Reviewed by Jeffrey B. Remz
Did anyone bother to tell William Michael Morgan that he's seriously out of style? Who sports cowboy hats any more as the Vicksburg, Miss. native does on the cover of his debut? They were pretty much discarded (remember when hat acts got a tremendous amount of grief as poseurs?) years ago in favor of the baseball hats favored by the likes of Luke Bryan. Not surprisingly, Morgan has far more in common with the likes of George Strait (he still wears his cowboy headgear) than today's country popmeisters.
That means you're going to hear fiddle, pedal steel and an honest-to-goodness full-bodied country baritone that's perfect for the material. Joe Nichols serves as a good vocal reference point. No surprise either give that Morgan wreaks of sadness in "Lonesomeville" (remember Nichols' "Brokenheartsville"?) with the moan of the fiddle and an acoustic guitar smartly filling a few gaps.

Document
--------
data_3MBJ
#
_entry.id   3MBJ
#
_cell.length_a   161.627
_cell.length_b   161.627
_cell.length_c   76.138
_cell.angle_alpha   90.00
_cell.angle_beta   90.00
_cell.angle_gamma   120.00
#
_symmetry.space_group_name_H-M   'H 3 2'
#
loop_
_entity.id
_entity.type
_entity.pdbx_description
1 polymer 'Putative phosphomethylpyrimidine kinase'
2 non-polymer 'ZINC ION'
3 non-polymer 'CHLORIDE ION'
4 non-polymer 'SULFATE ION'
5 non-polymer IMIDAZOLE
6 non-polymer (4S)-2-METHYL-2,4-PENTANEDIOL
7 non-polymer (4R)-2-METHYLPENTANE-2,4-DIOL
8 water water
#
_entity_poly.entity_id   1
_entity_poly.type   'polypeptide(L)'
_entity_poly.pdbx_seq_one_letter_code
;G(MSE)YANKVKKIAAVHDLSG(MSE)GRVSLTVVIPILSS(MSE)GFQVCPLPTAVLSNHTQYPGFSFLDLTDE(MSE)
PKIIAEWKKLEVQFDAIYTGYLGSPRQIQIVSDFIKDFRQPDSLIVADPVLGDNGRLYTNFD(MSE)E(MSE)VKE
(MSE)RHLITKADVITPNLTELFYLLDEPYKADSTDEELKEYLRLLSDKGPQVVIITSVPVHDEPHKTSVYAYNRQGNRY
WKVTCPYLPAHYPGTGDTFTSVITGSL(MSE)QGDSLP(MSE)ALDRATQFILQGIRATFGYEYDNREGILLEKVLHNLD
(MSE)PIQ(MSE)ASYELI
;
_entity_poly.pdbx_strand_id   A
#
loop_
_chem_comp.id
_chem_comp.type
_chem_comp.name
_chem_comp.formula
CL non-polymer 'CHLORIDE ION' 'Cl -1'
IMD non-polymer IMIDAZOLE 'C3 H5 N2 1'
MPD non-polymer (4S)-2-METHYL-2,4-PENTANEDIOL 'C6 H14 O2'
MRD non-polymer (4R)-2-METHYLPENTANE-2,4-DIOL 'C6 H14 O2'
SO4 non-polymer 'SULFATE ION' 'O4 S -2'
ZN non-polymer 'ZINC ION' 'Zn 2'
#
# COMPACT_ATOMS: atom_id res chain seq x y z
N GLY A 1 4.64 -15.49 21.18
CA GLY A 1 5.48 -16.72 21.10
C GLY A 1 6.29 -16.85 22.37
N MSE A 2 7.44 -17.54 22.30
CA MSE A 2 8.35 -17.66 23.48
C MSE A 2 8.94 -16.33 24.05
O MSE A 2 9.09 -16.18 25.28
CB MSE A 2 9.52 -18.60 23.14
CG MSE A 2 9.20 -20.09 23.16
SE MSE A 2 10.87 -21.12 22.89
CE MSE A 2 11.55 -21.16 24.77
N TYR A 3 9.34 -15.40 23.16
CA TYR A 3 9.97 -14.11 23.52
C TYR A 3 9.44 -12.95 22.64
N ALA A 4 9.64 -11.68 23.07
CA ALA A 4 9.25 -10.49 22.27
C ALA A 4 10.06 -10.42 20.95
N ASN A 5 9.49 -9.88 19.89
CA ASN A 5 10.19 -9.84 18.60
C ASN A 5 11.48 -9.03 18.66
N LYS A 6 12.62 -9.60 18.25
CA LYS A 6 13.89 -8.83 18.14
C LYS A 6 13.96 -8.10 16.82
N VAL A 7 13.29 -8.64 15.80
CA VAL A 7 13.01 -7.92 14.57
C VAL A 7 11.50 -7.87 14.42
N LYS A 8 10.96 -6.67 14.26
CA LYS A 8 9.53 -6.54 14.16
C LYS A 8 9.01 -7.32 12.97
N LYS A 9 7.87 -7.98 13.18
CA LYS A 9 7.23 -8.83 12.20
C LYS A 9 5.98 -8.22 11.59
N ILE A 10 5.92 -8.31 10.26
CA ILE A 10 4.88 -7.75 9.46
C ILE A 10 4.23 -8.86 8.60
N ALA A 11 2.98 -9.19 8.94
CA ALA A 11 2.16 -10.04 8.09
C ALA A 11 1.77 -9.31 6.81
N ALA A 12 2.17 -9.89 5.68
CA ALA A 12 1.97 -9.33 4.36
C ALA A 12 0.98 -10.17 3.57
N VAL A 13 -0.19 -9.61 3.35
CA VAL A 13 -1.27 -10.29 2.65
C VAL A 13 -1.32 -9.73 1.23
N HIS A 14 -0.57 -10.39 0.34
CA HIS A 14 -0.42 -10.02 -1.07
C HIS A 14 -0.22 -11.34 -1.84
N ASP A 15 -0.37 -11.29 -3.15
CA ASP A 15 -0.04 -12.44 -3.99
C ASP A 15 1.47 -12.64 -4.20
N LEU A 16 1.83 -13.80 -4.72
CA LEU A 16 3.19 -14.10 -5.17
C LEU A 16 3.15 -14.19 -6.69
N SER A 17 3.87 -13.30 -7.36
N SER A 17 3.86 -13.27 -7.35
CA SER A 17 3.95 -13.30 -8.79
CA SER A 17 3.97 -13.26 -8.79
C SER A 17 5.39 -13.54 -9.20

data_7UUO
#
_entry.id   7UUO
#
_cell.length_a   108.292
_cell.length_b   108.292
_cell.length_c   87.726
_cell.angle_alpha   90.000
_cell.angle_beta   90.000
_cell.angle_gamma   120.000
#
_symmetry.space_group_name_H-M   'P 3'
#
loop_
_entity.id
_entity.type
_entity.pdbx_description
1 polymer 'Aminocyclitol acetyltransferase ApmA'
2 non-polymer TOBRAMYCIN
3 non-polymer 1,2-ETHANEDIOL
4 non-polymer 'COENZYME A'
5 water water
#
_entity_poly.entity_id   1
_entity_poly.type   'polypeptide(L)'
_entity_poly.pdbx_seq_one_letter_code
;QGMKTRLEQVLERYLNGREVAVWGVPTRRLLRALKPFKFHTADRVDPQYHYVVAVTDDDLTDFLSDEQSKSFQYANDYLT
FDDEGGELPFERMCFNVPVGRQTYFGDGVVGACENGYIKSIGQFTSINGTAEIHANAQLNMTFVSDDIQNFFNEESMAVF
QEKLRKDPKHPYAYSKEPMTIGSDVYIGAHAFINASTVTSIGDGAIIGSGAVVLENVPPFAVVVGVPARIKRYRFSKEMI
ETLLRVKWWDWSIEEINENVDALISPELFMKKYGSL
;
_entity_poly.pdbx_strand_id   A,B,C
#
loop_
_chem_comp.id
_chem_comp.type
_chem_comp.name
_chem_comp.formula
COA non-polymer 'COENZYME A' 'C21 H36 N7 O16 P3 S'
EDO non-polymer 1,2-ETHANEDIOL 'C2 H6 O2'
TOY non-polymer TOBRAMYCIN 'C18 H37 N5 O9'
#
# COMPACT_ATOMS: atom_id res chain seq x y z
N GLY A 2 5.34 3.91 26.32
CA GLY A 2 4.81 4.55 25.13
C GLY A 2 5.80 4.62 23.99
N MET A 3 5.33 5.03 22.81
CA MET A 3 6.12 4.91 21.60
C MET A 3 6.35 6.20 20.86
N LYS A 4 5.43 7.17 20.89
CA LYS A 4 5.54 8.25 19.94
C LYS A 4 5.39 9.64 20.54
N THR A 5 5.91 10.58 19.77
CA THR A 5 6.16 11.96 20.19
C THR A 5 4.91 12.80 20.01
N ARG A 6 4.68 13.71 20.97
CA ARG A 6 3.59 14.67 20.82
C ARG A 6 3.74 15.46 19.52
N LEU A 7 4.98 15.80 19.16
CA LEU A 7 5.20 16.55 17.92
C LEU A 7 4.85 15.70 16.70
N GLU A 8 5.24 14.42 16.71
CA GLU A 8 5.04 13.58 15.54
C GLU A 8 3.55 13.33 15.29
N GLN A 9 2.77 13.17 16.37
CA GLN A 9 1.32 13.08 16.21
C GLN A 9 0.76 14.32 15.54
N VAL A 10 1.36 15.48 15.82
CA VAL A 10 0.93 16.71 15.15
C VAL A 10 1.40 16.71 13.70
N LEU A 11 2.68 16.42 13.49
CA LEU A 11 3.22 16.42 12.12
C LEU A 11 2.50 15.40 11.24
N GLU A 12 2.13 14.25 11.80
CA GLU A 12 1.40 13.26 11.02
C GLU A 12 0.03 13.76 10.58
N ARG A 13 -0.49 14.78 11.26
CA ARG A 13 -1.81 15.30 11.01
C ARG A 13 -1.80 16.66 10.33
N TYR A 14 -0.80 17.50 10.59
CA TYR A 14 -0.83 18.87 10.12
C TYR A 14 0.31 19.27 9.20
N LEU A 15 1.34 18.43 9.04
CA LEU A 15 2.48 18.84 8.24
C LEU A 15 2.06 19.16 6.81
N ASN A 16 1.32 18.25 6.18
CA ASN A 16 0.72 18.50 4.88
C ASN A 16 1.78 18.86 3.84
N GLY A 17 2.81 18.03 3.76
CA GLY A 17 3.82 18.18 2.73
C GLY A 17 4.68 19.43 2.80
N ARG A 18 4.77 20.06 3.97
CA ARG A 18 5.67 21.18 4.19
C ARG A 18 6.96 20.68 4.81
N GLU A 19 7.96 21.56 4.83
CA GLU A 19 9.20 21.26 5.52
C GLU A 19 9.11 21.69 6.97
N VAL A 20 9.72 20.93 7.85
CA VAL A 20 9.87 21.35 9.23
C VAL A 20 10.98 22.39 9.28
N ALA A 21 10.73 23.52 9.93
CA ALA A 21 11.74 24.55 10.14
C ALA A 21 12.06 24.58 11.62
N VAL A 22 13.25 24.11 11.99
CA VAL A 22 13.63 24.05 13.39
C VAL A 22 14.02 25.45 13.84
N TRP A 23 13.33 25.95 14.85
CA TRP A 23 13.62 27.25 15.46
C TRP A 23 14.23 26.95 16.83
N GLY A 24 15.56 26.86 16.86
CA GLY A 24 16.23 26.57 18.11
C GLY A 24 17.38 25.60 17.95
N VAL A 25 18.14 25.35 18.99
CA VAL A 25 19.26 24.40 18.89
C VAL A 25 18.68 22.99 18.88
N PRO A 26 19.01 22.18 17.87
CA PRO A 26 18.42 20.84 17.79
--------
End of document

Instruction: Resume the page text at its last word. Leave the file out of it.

Co-producers Jimmy Ritchey and Scott Hendricks deserve a tip of the hat for going against the grain as well and working with an artist who obviously is comfortable in a traditional country setting and don't try gussying him up.
The song selection plays to Morgan's strengths with concrete images in song after song. Morgan's delivery breathes emotion into the lyrics. Going with traditional country instrumentation, especially pedal steel, helps. His semi-hit "I Met a Girl," penned by Sam Hunt, Shane McAnally and Old Dominion's Trevor Rose, is proof.
The EP closes with "Back Seat Driver," a song about a father giving advice to his son ("call home every couple days if only for your mamma's sake/Hell she tells all her friends about you"). There's an emotion in the song, which Morgan ably expresses, that the father (has he passed away?) can no longer provide that help.
Morgan is a throwback in looks and sound. Maybe he's actually a trendsetter.